Izzy B. Phillips curls up in the corner of the diner booth sporting dungarees and a Quentin Tarantino tee. Fresh from a soundcheck, she laments her decision to write such high vocals into new single ‘Midnight’. “Mate, it’s so hard to sing. We started playing it live a lot in March, and I’m only just getting my head around it now.” This is the second time Black Honey has graced Sheffield since then, as part of an aggressive touring circuit. The songstress has a fondness for the city. “We’ve had relentless support from here. It was my second favourite place on the last tour for the crowd reaction.”

This tour, in particular, has the air of a victory lap following the release of their acclaimed debut album Black Honey; a short-but-heady cocktail of catchy hooks and powerful lyrics. I suggest to Phillips that we explore themes of melancholy and toxicity in her songwriting. “I’m always looking for ways to describe the album… I’m gonna steal that and tell everyone that’s what it’s about!” She describes her Tarantino-inspired creative ethos, explaining “I love the idea of making yourself a villain rather than the victim… I want it to feel action-packed, have a thrill to it, or a sad reflective moment. It’s got to have cinematic undertones.” And though the lyrics fall to her, she is quick to dispel any ideas that this is ‘The Izzy Show’. “It so fucking isn’t. I couldn’t function without my band.”

Nevertheless, it is her rich, seductive voice that commands each track. Phillips cites vocal inspirations such as Hope Sandoval of Mazzy Star and Amy Winehouse, saying “I love old souls who are tortured. I want to hear the torture in someone’s voice, and see the beauty, fragility and strength in that at the same time.”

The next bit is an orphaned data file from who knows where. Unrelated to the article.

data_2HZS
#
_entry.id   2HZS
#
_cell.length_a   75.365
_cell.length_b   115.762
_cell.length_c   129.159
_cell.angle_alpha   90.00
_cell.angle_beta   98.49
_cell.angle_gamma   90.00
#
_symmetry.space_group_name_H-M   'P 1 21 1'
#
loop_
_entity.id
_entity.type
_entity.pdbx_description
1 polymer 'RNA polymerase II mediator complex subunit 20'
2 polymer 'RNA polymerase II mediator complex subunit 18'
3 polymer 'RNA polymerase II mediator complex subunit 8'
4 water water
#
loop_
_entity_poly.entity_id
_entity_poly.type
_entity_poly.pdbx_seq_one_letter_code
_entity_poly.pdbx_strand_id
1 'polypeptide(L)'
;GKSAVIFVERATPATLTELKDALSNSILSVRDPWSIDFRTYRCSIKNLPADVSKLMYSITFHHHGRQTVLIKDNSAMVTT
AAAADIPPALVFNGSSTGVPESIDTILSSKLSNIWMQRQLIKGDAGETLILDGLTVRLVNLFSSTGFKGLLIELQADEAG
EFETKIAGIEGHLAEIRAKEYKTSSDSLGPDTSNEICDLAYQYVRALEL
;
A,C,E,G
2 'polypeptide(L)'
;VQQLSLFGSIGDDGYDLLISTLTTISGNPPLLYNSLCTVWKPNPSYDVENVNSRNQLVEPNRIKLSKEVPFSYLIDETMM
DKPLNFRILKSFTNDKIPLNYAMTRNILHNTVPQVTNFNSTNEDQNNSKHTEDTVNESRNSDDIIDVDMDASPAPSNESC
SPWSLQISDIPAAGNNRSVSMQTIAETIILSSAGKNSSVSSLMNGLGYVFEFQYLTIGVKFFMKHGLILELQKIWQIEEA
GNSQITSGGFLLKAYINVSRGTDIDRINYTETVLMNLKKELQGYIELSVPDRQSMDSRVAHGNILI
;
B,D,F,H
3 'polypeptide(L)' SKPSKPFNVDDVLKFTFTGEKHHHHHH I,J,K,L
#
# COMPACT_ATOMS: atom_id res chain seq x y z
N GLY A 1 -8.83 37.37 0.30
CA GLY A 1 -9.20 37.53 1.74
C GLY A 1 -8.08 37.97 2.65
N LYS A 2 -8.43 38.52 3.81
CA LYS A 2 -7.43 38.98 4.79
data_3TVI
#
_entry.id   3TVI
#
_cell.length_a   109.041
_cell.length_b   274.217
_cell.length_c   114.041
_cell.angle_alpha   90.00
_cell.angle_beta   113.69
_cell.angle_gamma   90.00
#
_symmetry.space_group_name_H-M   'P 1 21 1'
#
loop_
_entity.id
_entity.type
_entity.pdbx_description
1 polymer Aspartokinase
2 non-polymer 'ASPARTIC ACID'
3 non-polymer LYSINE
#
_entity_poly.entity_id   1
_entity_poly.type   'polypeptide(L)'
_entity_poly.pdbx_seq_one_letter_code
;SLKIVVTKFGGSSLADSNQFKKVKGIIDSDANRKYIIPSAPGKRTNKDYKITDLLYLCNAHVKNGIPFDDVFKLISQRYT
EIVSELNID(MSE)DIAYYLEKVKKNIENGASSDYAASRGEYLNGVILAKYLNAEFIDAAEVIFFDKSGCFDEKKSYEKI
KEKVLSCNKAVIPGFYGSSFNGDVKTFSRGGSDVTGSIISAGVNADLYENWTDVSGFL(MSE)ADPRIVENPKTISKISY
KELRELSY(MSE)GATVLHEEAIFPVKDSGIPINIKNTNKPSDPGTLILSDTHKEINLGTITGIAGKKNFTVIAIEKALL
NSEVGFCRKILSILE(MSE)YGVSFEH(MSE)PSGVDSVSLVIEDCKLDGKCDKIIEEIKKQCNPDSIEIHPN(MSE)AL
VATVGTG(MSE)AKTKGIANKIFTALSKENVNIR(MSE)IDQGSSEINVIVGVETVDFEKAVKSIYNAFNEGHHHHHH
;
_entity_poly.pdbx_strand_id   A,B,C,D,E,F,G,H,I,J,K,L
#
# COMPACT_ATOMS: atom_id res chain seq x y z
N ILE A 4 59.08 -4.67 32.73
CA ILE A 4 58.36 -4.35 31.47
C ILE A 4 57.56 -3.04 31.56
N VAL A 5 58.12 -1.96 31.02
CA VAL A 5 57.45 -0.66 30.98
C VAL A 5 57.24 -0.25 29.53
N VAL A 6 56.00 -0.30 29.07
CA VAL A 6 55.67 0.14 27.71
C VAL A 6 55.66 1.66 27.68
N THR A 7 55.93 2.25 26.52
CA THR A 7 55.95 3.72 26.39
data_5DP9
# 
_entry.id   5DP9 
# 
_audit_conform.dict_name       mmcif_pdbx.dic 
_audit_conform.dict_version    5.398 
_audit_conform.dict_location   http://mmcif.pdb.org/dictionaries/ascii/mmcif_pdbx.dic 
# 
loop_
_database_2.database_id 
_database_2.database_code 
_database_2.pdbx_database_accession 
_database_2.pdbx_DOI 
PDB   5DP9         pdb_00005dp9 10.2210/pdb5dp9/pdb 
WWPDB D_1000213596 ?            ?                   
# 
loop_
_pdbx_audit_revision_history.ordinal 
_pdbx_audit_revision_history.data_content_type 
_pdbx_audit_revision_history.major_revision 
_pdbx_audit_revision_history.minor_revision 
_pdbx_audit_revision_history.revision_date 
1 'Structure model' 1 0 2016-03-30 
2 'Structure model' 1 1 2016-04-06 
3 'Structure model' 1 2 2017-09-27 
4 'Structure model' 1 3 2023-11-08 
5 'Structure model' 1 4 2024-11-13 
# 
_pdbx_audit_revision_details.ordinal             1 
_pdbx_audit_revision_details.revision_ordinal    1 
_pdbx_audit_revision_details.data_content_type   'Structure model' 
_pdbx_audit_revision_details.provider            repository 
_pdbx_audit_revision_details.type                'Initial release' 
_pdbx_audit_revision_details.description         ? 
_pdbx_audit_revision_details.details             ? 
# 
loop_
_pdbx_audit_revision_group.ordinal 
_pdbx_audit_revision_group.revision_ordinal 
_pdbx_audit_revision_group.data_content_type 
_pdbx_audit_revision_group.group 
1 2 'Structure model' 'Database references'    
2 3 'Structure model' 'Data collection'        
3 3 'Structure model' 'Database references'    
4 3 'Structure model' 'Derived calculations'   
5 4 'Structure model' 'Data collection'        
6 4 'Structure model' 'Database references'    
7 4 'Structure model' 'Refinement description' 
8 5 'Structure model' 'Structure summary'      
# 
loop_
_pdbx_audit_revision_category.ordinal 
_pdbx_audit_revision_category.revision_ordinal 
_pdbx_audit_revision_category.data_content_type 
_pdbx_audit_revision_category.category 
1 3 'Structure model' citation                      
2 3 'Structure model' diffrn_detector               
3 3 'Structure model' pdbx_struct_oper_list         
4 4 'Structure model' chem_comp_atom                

In many ways, not least their Brighton origins, Black Honey’s path is reminiscent of bass-and-drums rock duo Royal Blood. Their similarly-eponymous first album was also lauded for its short, lean and well-produced track list. Suggesting this to Phillips reveals a deeper connection. “’Into The Nightmare’ was written with Mike [Kerr]! He cuts the fat off everything, knows exactly how, in the purest way, to make a track the best version of that track and how to direct the listener’s attention to the right thing. He spent ages talking to me about the exact placement of a snare – I’ve never heard someone so obsessed with the placement of a snare. It’s borderline genius.” She admits that her songs are unavoidably short – “I’ve got a really short attention span!” and informs me she switches off from conversations around the four-minute mark. I check my watch nervously.

Black Honey’s 2018 might have been a whirlwind of success, but it hasn’t yet been lucrative. “I can say I’ve been to Japan and graced the pages of Vogue magazine, but I’ve yet to give myself my first paycheck!” Rewards have come in other forms though. Phillips is visibly moved as she describes the influence her art has had on young fans. “I’ve had a few letters from little girls around the world saying, ‘I’m 14, I love you because your music makes me feel ok to be myself’. You touch somebody’s heart at that level of depth, and you want that again and again. It’s an addiction.”

There’s no denying the band’s big ambitions. “I want to tour the world and write songs with loads of people,” Phillips says. “I want my music to touch the hearts of people around the world.” Through the biker jackets, punchy riffs and defiant lyrics, it is her presence that anchors and even defines the band’s nostalgic aesthetic. It’s one that the industry sorely needs.

Image: Paul Hudson

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